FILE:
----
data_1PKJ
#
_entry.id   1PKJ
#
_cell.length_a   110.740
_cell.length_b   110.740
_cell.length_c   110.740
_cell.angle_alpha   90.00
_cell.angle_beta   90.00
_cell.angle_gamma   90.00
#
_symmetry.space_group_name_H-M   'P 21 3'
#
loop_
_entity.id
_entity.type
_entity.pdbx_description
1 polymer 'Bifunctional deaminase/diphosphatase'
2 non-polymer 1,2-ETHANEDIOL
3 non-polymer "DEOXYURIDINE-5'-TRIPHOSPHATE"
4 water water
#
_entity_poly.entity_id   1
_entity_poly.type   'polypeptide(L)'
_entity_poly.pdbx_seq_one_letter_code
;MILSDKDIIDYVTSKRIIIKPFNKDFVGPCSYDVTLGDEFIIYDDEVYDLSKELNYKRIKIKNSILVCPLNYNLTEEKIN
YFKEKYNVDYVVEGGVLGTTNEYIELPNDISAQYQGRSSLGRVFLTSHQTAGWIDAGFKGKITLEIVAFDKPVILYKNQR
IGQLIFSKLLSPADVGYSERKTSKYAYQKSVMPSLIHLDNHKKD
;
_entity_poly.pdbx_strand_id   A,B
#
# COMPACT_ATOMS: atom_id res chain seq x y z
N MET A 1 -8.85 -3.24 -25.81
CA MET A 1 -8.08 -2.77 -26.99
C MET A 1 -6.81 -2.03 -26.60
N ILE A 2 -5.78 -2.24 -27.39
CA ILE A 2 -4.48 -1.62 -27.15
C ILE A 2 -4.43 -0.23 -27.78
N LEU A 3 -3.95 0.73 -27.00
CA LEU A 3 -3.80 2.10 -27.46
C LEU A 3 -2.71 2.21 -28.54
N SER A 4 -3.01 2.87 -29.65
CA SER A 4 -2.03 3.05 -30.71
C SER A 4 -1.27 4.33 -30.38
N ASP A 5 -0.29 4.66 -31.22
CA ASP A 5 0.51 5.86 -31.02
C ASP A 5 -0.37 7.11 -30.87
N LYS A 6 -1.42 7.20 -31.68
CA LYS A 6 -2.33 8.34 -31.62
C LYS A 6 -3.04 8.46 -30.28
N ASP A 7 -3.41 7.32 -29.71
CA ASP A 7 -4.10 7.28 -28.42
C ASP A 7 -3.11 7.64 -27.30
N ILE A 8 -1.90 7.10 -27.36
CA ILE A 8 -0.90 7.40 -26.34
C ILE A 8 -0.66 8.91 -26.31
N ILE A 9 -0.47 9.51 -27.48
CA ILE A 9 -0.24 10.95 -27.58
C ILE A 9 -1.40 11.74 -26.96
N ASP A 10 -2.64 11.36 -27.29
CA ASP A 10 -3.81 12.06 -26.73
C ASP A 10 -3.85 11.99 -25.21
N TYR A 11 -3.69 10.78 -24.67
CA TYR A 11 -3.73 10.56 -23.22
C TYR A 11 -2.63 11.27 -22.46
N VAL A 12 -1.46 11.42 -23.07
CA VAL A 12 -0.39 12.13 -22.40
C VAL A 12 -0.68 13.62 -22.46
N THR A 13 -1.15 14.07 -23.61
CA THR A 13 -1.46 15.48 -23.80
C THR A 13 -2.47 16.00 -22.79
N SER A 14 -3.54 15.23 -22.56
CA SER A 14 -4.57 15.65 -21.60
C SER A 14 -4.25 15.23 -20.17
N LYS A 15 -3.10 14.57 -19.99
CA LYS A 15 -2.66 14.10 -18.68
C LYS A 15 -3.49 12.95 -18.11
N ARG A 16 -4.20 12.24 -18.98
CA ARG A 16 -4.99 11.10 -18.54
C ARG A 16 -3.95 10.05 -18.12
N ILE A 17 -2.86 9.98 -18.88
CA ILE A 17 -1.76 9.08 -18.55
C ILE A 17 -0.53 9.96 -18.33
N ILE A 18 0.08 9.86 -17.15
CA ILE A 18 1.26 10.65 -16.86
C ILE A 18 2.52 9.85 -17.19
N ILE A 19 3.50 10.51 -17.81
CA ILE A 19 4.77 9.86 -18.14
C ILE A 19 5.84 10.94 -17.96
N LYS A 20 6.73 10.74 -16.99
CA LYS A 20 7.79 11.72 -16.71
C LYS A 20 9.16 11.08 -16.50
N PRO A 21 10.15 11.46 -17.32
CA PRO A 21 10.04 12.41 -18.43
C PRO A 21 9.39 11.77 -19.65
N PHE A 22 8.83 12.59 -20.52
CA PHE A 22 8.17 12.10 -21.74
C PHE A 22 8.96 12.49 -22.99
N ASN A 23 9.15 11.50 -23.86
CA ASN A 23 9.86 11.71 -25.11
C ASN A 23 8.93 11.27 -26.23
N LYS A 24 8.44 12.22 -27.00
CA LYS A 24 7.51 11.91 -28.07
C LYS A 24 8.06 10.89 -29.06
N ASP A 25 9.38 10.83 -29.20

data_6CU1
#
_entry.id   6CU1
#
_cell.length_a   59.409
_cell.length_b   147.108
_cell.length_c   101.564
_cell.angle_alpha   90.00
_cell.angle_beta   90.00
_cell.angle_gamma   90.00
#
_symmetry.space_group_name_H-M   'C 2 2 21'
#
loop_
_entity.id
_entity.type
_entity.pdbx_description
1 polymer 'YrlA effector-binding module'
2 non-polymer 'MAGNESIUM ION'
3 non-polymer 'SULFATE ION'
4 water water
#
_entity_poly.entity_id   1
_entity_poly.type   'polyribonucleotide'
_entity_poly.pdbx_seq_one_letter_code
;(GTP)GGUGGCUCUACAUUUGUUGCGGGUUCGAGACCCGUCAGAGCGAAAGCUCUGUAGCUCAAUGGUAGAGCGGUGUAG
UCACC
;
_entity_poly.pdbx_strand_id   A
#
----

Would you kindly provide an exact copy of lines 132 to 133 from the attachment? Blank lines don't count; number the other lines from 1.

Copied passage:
UCACC
;